Garden Lifestyle

Hail to the Peas

You don't need to have a large south lawn or live in a White House to grow a spring vegetable garden.

Sugar snap peas are one of the spring vegetables grown in the White House vegetable garden. These sweet, tender pods grow on long vines in my garden, too.
Photo/Illustration: Jodi Torpey

Gardens Expand with Success

When it comes to gardening, I’m more like Michelle Obama than I thought. At the recent White House spring garden planting event she said, “There’s nothing like watching tiny seeds grow into something amazing.”

That’s exactly how I feel each and every spring.

Something else we have in common is that after a successful gardening season, I want to expand the garden and grow even more, too.

Last year 1,000 pounds of food were harvested from the White House kitchen garden and the fresh produce fed White House guests and people at Washington, D.C., homeless shelters. This year the garden is adding 400 square feet to accommodate even more vegetables, including bok choy, cauliflower, artichokes and mustard greens.

My vegetable garden is considerably smaller than the 1500 square foot White House garden, but I’m planning to add a few new vegetables to my plot, too. I’m also going to donate the extra produce to a food bank in my community as part of the Plant a Row for the Hungry effort.

Even though Mrs. Obama will have many more hands helping her in the garden, we still have one more thing in common: It’s fun to be outside and it’s good getting dirt under your nails.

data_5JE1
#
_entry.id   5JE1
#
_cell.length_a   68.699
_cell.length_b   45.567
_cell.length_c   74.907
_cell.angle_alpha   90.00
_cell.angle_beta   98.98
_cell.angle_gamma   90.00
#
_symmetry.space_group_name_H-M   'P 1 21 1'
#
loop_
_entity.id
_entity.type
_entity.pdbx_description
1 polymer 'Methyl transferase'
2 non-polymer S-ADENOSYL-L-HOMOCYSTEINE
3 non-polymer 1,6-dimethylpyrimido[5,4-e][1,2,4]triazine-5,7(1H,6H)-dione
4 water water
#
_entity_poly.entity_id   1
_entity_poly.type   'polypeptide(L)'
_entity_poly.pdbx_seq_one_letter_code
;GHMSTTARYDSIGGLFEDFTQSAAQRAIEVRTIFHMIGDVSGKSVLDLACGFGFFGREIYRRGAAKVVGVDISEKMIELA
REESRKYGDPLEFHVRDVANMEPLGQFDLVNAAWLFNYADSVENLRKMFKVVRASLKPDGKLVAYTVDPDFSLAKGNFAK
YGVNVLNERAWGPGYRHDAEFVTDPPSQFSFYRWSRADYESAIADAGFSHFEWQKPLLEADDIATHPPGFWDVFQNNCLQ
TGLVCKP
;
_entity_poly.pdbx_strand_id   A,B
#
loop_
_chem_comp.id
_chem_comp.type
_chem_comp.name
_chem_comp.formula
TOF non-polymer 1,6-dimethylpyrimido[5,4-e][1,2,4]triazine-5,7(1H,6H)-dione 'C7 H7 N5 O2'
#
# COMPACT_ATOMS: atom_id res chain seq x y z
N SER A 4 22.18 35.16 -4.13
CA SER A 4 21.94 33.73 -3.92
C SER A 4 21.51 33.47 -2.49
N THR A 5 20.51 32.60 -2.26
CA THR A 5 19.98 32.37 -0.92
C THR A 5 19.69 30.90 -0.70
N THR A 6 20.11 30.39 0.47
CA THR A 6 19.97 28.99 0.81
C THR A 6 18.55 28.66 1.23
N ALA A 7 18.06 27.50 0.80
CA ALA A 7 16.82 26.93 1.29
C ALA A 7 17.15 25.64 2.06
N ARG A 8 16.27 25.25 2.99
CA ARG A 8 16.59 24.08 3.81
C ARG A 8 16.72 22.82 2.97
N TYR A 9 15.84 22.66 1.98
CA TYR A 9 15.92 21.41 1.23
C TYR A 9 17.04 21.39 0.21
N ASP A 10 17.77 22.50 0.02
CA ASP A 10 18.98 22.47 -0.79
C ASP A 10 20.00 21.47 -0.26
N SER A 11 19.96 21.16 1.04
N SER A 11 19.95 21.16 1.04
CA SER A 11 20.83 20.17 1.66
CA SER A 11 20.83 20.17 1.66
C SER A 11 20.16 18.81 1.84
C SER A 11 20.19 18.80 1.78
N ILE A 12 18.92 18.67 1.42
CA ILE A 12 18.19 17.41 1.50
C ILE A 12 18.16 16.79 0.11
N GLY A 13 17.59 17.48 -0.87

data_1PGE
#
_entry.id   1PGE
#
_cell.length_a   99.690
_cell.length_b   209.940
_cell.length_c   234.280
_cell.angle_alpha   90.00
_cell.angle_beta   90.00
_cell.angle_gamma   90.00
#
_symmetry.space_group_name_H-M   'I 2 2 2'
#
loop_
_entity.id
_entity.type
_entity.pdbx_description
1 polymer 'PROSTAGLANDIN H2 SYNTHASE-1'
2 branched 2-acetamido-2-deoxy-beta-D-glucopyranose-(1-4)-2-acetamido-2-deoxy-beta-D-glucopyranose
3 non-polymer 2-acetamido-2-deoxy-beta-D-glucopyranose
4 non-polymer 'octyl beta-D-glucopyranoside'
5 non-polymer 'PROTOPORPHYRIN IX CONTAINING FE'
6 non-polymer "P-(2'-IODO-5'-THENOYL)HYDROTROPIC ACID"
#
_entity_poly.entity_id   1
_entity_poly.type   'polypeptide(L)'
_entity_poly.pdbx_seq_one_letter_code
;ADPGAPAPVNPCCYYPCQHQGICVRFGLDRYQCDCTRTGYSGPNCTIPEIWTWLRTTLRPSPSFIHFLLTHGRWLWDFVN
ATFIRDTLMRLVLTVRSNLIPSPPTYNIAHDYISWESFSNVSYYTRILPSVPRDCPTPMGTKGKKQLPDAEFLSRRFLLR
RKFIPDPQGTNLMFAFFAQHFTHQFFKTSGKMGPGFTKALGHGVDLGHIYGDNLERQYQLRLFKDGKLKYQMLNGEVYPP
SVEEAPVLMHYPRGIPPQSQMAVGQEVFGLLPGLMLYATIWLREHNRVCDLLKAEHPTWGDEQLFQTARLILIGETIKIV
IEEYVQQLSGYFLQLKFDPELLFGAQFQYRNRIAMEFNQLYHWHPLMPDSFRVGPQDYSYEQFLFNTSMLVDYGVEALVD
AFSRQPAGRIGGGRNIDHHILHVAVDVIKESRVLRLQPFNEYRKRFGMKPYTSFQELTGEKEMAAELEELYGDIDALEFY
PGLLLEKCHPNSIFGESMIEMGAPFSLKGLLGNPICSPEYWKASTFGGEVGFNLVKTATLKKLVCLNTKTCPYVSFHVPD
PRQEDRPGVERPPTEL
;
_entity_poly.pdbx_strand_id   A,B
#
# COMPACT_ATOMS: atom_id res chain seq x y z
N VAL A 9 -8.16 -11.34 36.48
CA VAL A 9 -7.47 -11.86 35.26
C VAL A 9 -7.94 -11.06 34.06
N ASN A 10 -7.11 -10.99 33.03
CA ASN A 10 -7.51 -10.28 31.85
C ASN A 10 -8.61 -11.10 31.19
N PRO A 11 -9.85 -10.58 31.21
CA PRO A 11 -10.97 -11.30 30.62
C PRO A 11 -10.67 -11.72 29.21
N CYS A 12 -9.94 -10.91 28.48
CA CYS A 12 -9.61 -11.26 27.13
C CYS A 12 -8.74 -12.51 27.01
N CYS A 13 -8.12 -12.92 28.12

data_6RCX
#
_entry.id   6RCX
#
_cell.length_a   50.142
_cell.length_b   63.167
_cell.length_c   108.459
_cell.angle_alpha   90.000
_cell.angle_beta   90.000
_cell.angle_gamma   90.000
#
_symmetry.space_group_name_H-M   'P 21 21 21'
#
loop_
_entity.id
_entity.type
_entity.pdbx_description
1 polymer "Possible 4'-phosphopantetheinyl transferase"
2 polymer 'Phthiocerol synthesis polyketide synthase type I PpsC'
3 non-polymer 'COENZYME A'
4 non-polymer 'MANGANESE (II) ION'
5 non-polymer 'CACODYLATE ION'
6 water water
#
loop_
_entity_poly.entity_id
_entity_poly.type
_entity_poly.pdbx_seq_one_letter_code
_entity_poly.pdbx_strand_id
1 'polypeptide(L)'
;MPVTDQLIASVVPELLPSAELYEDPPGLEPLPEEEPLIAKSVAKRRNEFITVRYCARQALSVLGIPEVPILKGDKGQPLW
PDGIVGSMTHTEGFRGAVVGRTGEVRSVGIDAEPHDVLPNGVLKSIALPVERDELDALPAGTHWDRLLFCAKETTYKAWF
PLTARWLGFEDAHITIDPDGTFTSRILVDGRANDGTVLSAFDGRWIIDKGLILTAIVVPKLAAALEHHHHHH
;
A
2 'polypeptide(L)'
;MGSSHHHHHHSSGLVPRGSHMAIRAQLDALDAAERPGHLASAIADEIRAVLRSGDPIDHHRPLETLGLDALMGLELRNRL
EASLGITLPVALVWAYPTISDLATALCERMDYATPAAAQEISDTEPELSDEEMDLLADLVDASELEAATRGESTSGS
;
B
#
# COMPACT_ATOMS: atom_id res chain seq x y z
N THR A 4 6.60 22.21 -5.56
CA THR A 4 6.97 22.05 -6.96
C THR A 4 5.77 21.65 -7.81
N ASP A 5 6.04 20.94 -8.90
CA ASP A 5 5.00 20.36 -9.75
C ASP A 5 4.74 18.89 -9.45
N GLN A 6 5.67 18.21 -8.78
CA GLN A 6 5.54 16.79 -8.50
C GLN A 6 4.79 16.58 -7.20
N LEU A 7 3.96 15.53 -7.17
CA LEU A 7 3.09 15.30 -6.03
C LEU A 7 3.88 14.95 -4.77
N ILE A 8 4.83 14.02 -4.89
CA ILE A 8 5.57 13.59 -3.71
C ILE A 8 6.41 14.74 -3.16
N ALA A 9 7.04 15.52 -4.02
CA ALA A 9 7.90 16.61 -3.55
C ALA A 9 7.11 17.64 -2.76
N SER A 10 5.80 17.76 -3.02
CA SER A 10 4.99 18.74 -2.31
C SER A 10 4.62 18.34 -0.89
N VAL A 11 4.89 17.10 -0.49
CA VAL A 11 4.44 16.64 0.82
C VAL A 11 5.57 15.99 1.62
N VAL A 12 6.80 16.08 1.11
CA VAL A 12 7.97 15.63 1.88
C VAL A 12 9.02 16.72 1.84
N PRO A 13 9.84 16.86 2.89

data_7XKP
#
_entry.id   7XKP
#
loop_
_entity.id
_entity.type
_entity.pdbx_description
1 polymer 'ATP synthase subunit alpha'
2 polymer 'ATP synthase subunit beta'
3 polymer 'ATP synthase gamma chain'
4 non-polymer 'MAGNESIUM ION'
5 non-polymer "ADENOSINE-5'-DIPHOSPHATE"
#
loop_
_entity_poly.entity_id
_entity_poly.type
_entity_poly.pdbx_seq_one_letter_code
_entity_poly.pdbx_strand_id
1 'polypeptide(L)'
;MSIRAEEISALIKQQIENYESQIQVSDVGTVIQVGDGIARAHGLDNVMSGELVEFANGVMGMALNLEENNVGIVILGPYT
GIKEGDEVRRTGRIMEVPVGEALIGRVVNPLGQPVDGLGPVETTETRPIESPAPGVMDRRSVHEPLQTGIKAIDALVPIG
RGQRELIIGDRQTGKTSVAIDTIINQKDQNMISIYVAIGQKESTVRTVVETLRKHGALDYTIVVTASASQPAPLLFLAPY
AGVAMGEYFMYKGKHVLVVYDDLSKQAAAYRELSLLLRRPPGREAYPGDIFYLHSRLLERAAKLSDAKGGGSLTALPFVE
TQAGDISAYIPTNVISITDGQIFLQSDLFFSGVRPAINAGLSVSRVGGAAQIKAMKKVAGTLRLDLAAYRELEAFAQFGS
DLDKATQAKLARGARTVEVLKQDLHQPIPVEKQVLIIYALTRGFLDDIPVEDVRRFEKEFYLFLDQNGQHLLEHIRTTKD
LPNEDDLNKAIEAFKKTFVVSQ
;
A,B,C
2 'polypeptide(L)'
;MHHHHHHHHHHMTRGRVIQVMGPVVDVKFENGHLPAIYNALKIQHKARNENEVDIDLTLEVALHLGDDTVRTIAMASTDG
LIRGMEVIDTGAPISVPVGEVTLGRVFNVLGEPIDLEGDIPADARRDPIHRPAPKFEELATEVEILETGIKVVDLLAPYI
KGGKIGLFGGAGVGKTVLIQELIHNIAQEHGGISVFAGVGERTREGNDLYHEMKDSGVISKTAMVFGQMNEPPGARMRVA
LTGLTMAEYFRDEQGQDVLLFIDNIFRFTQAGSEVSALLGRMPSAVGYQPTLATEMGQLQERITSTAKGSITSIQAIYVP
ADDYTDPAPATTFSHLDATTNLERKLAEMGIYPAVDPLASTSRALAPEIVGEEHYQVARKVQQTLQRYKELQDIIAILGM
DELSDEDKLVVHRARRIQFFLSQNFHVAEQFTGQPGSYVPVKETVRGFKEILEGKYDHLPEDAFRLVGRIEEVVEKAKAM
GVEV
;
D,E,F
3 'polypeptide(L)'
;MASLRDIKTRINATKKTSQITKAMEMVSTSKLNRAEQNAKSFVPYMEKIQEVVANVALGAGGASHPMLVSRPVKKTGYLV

Spring Garden Vegetables

In addition to the four new vegetables being added to the White House garden, there’s a nice variety of spring greens, onions and peas.

  • Red Romaine lettuce
  • Geen Oak Leaf lettuce
  • Spinach
  • Sugar Snap Pea
  • Butterhead lettuce
  • Fennel
  • Red Oak Leaf lettuce
  • Radishes
  • Shallot
  • Shell peas
  • Broccoli
  • Onion
  • Chard
  • Kale
  • Collards
  • Carrots
  • Rhubarb

Spring Garden Herbs

The White House gardeners have a large bed reserved for perennial and annual herbs. They wisely planted the mint in a bed all of its own and away from the main garden. They must know how easy it is for mint to take over an entire garden.

Perennial Herbs
Garlic chives

Annual Herbs

Garden Flowers

Flowers are used as edging plants along both sides of the pathway that winds through the garden. Not only do flowers give the garden a finished look, they’ll also attract bees and butterflies, and some will help fend off insect pests.


Plant a Garden, Grow a Gardener

At the White House planting, Mrs. Obama mentioned she wasn’t a gardener before planting the garden last year, but she enjoyed the entire process. “No matter where you live or what age you are, you can grow stuff,” she said.

And I totally agree.

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